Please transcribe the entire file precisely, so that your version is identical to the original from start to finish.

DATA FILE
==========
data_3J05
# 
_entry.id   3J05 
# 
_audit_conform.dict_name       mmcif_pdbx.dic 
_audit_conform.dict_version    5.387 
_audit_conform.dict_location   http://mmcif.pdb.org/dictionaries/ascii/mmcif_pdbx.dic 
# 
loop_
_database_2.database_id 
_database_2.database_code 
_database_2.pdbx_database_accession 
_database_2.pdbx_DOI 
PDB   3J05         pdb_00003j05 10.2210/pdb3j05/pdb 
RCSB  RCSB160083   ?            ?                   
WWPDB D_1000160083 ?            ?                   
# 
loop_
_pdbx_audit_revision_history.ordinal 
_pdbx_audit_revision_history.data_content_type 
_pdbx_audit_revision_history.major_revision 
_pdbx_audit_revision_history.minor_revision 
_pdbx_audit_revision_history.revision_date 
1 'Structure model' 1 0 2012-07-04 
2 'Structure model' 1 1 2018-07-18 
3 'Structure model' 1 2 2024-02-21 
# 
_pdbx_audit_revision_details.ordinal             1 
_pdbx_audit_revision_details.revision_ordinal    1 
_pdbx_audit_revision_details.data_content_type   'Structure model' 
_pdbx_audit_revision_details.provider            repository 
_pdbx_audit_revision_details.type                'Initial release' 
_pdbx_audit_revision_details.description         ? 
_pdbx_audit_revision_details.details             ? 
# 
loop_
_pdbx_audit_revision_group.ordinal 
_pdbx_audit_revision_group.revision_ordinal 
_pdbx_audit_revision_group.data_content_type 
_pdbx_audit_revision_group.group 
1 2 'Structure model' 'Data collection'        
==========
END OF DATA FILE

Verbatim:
data_3J05
# 
_entry.id   3J05 
# 
_audit_conform.dict_name       mmcif_pdbx.dic 
_audit_conform.dict_version    5.387 
_audit_conform.dict_location   http://mmcif.pdb.org/dictionaries/ascii/mmcif_pdbx.dic 
# 
loop_
_database_2.database_id 
_database_2.database_code 
_database_2.pdbx_database_accession 
_database_2.pdbx_DOI 
PDB   3J05         pdb_00003j05 10.2210/pdb3j05/pdb 
RCSB  RCSB160083   ?            ?                   
WWPDB D_1000160083 ?            ?                   
# 
loop_
_pdbx_audit_revision_history.ordinal 
_pdbx_audit_revision_history.data_content_type 
_pdbx_audit_revision_history.major_revision 
_pdbx_audit_revision_history.minor_revision 
_pdbx_audit_revision_history.revision_date 
1 'Structure model' 1 0 2012-07-04 
2 'Structure model' 1 1 2018-07-18 
3 'Structure model' 1 2 2024-02-21 
# 
_pdbx_audit_revision_details.ordinal             1 
_pdbx_audit_revision_details.revision_ordinal    1 
_pdbx_audit_revision_details.data_content_type   'Structure model' 
_pdbx_audit_revision_details.provider            repository 
_pdbx_audit_revision_details.type                'Initial release' 
_pdbx_audit_revision_details.description         ? 
_pdbx_audit_revision_details.details             ? 
# 
loop_
_pdbx_audit_revision_group.ordinal 
_pdbx_audit_revision_group.revision_ordinal 
_pdbx_audit_revision_group.data_content_type 
_pdbx_audit_revision_group.group 
1 2 'Structure model' 'Data collection'        